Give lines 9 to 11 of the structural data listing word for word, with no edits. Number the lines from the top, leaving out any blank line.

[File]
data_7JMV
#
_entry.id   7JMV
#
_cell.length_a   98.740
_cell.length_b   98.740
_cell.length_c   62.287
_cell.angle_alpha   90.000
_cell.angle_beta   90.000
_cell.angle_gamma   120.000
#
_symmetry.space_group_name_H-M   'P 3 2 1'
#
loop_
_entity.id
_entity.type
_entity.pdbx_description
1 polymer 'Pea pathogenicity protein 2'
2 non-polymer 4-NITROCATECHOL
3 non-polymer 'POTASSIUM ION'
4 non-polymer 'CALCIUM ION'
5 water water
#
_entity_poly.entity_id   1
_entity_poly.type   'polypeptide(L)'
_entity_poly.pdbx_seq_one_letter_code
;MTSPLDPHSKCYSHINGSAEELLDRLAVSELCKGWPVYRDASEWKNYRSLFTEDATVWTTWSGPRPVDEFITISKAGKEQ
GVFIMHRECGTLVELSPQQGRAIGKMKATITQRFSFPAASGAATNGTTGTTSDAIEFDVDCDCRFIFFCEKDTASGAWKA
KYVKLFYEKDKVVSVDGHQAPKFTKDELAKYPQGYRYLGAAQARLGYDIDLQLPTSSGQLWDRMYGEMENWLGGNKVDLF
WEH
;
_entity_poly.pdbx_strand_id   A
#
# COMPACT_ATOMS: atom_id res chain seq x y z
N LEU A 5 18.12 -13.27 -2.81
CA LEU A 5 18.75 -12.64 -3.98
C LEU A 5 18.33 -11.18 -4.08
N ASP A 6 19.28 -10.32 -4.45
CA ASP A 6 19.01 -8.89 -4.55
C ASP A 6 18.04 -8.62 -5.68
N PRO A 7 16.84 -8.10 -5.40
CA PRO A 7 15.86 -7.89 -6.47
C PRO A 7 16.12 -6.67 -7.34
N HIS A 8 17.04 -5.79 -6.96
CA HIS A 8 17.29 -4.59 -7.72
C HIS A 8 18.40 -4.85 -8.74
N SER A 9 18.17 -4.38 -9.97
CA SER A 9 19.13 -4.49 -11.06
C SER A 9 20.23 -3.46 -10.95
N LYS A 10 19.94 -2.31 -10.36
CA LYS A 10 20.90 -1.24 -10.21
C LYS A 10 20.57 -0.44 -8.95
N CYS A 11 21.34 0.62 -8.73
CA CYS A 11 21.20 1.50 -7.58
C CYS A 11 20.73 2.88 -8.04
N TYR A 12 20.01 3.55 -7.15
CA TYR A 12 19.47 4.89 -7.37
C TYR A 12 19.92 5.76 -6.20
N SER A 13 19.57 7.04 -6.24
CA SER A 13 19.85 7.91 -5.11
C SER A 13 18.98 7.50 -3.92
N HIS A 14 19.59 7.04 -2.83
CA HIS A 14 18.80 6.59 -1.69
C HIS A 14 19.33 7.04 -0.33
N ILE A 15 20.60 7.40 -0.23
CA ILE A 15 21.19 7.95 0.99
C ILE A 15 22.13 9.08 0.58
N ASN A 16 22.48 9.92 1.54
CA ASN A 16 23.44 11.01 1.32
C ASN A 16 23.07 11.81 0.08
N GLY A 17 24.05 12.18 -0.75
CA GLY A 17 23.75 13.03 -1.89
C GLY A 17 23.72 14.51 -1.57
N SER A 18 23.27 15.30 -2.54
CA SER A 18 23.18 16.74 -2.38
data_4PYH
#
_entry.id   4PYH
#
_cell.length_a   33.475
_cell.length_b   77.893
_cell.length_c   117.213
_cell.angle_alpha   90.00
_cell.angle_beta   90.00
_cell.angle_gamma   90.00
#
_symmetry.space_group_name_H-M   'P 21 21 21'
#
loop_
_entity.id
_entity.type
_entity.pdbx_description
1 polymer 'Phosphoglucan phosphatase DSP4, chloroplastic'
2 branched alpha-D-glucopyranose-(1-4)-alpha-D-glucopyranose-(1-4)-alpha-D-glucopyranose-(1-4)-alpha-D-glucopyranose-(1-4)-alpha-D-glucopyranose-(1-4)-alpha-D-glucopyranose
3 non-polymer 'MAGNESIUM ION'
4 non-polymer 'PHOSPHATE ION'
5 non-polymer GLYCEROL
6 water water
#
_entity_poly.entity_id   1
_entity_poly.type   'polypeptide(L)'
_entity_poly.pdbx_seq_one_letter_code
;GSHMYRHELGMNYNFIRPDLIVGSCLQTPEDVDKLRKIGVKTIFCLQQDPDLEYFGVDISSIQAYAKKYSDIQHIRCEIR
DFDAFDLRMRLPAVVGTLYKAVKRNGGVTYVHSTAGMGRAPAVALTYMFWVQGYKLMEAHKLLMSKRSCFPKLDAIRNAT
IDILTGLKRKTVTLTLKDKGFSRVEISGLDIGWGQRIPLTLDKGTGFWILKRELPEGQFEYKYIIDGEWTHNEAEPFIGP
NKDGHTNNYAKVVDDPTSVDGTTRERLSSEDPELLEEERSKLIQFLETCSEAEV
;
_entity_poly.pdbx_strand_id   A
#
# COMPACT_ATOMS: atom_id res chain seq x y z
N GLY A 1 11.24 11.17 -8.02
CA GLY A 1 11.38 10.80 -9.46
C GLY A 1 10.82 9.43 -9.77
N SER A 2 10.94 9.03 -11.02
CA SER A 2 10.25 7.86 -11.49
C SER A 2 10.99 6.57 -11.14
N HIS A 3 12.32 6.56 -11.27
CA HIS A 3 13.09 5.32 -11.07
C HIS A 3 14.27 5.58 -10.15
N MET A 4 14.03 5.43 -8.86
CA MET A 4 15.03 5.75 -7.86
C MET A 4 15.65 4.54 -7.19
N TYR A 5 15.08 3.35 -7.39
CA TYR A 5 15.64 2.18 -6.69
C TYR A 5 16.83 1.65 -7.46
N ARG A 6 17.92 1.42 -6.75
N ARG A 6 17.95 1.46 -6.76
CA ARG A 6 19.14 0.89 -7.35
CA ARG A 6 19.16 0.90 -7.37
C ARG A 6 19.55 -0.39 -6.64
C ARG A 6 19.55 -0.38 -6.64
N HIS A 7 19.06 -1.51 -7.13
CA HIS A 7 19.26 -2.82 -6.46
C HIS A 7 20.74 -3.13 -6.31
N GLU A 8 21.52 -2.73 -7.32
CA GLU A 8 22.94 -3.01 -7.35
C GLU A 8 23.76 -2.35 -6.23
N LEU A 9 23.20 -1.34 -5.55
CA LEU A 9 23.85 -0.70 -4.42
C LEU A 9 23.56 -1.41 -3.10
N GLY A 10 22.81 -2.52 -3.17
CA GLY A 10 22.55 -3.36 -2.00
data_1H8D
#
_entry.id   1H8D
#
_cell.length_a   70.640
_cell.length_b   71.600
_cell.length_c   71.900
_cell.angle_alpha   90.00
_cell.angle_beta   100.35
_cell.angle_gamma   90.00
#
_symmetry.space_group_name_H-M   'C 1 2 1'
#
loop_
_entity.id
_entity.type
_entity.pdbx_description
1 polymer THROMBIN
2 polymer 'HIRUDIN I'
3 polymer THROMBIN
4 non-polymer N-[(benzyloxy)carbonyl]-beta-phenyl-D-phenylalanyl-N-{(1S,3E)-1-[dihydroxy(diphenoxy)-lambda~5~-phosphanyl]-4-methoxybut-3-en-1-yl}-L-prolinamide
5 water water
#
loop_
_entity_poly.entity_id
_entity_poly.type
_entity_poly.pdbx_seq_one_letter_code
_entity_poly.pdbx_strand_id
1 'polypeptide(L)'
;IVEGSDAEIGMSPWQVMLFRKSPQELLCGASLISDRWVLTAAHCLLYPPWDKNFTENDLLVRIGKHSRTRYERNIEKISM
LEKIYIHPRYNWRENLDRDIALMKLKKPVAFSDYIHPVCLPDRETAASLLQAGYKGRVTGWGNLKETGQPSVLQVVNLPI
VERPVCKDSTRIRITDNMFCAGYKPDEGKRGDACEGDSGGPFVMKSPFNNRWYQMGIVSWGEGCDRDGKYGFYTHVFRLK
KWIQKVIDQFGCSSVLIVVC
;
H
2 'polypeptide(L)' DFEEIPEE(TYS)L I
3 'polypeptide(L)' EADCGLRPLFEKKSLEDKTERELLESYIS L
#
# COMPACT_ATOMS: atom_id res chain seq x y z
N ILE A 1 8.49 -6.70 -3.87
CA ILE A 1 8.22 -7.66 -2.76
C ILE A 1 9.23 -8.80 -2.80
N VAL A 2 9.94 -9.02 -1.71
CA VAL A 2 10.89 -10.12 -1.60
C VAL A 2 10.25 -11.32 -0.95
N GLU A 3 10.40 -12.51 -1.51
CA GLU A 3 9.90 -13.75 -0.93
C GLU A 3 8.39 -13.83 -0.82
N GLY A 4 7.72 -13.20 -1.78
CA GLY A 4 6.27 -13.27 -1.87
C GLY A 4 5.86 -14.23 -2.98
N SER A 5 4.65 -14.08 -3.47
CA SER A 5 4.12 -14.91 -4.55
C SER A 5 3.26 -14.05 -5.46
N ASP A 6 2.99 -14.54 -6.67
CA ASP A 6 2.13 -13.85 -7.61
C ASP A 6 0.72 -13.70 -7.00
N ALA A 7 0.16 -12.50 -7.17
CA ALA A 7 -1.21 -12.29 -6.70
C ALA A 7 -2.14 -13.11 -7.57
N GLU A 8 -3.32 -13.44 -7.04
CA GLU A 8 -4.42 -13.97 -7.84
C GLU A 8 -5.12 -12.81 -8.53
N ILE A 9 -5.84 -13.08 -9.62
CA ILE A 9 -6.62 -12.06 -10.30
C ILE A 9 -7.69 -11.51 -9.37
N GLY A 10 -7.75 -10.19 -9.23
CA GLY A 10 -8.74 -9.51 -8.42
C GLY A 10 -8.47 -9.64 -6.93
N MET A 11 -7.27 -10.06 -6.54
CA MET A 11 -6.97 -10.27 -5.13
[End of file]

_cell.angle_beta   90.000
_cell.angle_gamma   120.000
#